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Hardy Family Shiraz

A few weeks ago, I attended the Family Winemakers of California tasting event at Fort Mason, where hundreds of small, family-owned wineries were pouring their wines. I kept asking one question: How is the family involved? Growing up watching Falcon Crest, I’m guilty of romanticizing the lifestyles of families who own vineyards—you mean they all don’t have chauffeurs and lounge by the pool all day? 

Anyway, I came away from the event realizing that lots of family wineries are not passed down from generation to generation but instead are owned by investors who don’t work, let alone live, on the land. Of course, there are many like Esterlina in Mendocino that enjoy a significant amount of family involvement—the father’s a farmer, one son’s the lawyer, one son’s the businessman and one son makes the wine—and then there are the Hardys. I met Bill Hardy, of the fifth generation, yesterday at a small, informal tasting of Hardy Shiraz, and his stories restored my romanticized idea of families in the winemaking business.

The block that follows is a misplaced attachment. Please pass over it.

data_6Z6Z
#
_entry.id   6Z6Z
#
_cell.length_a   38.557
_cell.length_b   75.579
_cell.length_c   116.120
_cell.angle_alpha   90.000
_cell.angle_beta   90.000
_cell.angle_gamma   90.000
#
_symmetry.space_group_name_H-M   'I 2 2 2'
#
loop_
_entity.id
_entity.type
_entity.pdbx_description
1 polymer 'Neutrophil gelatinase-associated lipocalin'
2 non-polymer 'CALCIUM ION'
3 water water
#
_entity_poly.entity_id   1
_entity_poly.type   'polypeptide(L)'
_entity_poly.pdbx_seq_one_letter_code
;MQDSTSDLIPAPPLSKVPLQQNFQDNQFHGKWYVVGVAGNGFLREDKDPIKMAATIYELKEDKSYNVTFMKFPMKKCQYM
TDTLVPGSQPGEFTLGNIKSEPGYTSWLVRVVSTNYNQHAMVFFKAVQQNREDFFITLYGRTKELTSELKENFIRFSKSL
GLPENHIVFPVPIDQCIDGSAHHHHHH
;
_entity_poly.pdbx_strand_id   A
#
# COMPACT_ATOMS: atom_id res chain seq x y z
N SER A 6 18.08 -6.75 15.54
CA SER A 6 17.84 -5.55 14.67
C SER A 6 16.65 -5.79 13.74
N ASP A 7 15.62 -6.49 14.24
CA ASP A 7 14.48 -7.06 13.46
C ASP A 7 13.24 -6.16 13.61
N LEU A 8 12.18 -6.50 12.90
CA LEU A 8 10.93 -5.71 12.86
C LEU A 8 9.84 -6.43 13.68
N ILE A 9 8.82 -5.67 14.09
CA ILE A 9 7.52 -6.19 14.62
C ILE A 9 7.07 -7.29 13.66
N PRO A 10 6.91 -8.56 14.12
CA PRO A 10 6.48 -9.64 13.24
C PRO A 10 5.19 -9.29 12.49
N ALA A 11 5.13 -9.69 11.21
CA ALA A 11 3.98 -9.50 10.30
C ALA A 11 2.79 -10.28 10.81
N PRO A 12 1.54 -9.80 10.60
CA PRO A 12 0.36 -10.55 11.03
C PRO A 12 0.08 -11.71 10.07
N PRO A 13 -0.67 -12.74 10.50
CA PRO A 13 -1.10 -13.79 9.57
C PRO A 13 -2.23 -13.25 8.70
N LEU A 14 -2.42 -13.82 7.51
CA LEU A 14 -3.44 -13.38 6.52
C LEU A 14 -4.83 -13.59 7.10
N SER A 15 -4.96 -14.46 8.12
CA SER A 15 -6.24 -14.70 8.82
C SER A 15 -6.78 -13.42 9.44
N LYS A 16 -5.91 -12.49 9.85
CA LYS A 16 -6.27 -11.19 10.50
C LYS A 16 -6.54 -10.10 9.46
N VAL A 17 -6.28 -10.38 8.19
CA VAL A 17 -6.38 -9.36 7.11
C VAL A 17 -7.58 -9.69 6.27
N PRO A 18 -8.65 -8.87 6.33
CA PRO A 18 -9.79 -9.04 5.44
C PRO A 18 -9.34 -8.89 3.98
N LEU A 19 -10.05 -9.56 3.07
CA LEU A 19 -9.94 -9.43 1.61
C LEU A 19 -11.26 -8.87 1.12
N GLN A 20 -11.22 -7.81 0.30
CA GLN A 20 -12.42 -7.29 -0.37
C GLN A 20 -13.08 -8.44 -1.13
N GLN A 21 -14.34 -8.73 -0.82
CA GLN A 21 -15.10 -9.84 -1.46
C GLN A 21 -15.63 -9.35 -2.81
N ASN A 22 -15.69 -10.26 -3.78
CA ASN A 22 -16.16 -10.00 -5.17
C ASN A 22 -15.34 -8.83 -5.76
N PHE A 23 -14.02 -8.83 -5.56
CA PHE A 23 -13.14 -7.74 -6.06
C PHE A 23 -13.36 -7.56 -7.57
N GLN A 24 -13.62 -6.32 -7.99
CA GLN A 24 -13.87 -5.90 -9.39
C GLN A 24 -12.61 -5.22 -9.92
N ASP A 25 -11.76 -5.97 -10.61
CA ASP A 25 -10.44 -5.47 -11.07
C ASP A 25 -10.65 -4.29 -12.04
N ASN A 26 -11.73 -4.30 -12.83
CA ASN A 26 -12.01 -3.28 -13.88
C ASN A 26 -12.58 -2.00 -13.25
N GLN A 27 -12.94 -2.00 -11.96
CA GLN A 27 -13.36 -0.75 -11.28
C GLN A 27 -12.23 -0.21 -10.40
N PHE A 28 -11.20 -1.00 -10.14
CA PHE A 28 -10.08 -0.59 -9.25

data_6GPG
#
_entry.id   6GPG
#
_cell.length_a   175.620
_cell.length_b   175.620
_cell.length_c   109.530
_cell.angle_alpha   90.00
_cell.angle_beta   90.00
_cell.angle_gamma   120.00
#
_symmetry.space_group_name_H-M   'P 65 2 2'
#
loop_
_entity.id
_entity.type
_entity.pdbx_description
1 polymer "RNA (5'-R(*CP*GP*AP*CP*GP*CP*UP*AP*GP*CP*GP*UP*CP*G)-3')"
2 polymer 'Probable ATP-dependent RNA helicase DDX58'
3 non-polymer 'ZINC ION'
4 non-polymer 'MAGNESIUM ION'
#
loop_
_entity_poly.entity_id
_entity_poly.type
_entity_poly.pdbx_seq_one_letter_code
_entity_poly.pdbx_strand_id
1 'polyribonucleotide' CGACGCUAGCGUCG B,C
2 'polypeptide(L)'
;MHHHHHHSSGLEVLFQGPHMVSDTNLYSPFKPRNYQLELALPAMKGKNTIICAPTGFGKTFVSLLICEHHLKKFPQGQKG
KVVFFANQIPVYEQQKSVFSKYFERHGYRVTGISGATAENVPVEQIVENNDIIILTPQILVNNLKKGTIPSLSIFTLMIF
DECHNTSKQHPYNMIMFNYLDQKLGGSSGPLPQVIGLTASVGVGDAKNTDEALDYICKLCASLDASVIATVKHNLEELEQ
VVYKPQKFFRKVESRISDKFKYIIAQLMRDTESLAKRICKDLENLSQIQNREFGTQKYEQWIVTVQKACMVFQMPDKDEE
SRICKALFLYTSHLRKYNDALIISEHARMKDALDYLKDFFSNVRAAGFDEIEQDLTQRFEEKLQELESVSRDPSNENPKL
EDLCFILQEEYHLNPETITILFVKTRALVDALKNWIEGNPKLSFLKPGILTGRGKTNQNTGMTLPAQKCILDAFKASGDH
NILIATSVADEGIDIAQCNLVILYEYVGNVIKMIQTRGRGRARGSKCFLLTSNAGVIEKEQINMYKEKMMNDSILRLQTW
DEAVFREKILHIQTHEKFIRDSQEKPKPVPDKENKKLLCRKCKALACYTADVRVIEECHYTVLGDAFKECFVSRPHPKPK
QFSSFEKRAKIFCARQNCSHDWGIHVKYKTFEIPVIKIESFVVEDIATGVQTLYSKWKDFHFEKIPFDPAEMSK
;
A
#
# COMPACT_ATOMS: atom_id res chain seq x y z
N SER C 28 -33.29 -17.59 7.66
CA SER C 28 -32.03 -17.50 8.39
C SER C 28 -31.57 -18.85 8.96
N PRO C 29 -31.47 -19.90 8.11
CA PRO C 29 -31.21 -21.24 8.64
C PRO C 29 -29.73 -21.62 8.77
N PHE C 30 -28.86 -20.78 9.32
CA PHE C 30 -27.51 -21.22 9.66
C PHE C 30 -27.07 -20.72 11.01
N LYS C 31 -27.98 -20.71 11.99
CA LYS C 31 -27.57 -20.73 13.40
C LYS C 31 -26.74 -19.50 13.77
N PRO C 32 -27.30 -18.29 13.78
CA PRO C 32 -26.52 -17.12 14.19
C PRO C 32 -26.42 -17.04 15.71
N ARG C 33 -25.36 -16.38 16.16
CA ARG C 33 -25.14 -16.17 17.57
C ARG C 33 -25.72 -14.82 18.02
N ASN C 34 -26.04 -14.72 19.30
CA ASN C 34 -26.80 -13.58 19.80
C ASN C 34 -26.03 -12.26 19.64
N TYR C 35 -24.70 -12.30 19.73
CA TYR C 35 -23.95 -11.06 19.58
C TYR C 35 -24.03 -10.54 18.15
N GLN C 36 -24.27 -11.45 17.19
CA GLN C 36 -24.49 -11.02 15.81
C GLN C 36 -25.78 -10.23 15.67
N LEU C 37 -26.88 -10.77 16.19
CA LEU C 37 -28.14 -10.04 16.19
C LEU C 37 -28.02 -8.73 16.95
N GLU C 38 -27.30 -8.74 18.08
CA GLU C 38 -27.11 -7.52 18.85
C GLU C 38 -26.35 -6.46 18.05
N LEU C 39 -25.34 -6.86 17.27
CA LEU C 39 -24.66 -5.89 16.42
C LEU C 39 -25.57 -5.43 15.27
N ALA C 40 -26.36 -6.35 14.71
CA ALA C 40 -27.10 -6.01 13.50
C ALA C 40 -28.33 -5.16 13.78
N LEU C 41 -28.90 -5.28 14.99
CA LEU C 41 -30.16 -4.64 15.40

Bill Hardy, oenologist and storyteller

Hardys was started in 1853 when Bill’s great, great grandfather Thomas Hardy arrived in South Australia, tried and failed at sheep herding, then bought a patch of land along the banks of the River Torrens to farm vineyards. The next 154 years is history as the thriving business (13 independent wineries and 6,000 acres) has remained in the family ever since. In fact, Bill’s daughter is returning to Oz from Europe to represent the sixth generation in the business.

Like the Channings of Falcon Crest, the Hardys had a strong matriarch in Eileen (Bill’s grandmother). After being widowed following a tragic plane crash, she took the reigns and became such a force in the wine industry that she was awarded the Order of the British Empire at the ripe old age of 84 (and flew to England to pick up her badge). For almost 35 years now, her children and grandchildren have made a vintage in her honor from nothing but the best fruit from regions across Australia. Yesterday, we sampled the 2001 vintage of that iconic wine, along with the 2005 Nottage Hill, 2004 Oomoo and the sparkling Shiraz.

Three Shiraz bottles: Nottage Hill, Oomoo and Eileen Hardy

No doubt the wines were characteristically tasty—bursting with the plummy fruits, juicy berries and with a kick of spice and pepper. While the Eileen Shiraz was elegant and is yet to come into its prime, the sparkling Shiraz was the most distinct. Stay tuned for more on that in a bit.